I work through my fear of failure and general anxiety, which I realise as always is a form of misappropriated energy and I re-direct it towards just shooting and trusting in the cocktail of my experience and informed instinct. I photograph a girl ‘Briani’ with her kitten by the roadside and I am threatened with a “knife through my heart” by a southern redneck cliché, so I withdraw back to the rental, I photograph a still life of an old rocking horse by a fence; I ask a good old boy to sit on an Eggleston tricycle, ‘past and present’ ..good. To record the world is only to record the world as I see it in that moment and the images can only represent my level of place and understanding in that moment. All other representations, thoughts of success and failure, comparisons with others fade away or rather are ‘bracketed’ and seen only as obstacles to my progress now.

I stop for a few days and I am immersed in a project about truth and reconciliation, documenting the coming together of a community of blacks and whites at the historic site of a lynching, as the relatives collect soil for the Equal Justice Initiative memorial . I create a whole body of work and I am emotionally engaged and so privileged to be present that any petty notions of creative success in defining anything, pale in comparison but I still feel like something is missing; like I’ve lost my keys (I haven’t). I don’t have that definitive project that brings my needs in parallel to all that I have learned. There is only one day left before I go back and I am sitting in a rocking chair on the stoop of a huge traditional Georgian mansion, it is 34 degrees and 100% humidity. I resist the temptation to go back inside to the comfort of the aircon (the difference between the two environments is so extreme that my camera fogs in the transition between both worlds and all I can do is wait for it to clear).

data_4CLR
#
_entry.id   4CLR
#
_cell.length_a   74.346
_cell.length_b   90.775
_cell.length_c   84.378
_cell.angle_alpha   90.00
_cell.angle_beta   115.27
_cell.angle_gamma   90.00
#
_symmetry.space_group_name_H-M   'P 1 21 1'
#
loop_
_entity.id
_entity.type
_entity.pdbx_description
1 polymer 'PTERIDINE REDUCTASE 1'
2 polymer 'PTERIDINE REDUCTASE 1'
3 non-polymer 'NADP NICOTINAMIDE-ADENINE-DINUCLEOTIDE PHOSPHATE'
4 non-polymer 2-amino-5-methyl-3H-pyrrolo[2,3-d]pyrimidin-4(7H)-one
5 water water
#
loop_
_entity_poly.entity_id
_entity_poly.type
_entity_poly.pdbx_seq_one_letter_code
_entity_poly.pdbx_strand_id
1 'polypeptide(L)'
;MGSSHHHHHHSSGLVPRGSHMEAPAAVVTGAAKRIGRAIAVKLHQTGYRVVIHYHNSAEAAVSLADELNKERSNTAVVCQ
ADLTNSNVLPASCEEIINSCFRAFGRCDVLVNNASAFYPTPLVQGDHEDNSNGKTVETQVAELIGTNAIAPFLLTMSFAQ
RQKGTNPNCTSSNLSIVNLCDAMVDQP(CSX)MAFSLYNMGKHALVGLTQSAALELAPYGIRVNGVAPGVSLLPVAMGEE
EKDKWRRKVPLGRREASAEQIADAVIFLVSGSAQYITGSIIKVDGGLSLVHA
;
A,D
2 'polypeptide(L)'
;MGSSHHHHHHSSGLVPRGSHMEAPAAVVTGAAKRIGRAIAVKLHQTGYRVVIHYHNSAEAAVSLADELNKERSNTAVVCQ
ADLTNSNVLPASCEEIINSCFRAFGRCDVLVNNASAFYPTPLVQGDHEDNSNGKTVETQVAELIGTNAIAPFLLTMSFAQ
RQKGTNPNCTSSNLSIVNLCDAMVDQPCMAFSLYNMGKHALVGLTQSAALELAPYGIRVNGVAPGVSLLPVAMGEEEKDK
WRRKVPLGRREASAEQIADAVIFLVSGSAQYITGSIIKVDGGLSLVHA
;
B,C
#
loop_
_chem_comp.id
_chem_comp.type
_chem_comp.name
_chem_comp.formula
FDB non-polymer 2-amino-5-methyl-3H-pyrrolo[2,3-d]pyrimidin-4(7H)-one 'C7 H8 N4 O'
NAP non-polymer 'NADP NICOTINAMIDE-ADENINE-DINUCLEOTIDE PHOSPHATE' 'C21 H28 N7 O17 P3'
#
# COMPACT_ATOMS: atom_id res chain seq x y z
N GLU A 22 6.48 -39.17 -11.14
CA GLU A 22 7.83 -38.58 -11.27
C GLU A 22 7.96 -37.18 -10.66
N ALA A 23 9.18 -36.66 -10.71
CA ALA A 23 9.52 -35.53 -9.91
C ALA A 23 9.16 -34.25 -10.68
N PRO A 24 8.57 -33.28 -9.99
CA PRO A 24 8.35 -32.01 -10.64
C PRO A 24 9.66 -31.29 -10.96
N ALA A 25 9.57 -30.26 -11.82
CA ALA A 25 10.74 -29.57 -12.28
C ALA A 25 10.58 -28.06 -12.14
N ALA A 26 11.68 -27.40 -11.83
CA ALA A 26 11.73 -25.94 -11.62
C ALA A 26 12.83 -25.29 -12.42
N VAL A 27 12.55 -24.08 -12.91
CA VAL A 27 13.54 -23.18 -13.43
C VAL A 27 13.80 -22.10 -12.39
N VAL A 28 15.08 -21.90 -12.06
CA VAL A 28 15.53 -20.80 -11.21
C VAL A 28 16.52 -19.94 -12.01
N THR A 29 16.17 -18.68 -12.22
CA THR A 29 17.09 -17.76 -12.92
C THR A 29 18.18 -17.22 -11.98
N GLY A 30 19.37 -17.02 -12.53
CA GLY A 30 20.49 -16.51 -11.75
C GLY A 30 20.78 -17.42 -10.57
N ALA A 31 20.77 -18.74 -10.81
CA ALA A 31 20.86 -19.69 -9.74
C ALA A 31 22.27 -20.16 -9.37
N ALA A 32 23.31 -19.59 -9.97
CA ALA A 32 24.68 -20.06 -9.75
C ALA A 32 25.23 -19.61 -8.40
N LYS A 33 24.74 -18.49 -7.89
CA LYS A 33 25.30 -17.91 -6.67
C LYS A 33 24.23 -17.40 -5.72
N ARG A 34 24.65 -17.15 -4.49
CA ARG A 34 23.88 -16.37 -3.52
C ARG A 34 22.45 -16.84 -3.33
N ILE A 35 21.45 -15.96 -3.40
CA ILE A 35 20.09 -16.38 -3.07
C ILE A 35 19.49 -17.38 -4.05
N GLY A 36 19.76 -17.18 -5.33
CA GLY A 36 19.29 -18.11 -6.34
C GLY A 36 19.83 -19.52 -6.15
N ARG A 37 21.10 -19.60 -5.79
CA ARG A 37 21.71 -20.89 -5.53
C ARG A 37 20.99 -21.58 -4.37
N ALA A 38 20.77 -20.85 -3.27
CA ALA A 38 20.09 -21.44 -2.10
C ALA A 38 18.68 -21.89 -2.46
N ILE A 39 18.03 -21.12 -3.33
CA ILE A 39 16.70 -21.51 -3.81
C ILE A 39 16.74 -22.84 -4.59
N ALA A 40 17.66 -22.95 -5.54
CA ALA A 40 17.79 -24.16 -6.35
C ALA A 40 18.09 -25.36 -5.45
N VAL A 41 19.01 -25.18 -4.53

Ed Ruscha’s project Twenty Six Gasoline Stations helped to define the architecture of the American road experience as worthy of artistic documentation. This project rightly features in David Campany’s The Open Road and I feel it represents the biggest red flag for any artist attempting a contemporary representation of the genre now. Any photographer worth their salt must not under any circumstances succumb to the aesthetic heroine that is the ‘retro architecture series’. So with this in mind; I am speaking to a fellow inhabitant at the Gone With The Wind themed guest house, Twelve Elms, she casually informs me (4 hours before my flight back to the UK) that there is an index used by FEMA (Federal Emergency Management Agency) which exploits the propensity and spread of the Waffle House restaurant chain and its consistency in menu and opening times as an informal metric to assist ‘in the determination of the effect of a storm and the likely scale of assistance required for disaster recovery.’ The Waffle House chain has more than 2,100 locations in 25 states across the USA but most locations are in the South, where the chain is ‘a regional and cultural icon’. It was founded in 1955 and the architecture has been updated but each restaurant is so similar but just different enough to suit a typology that pays homage to Ruscha.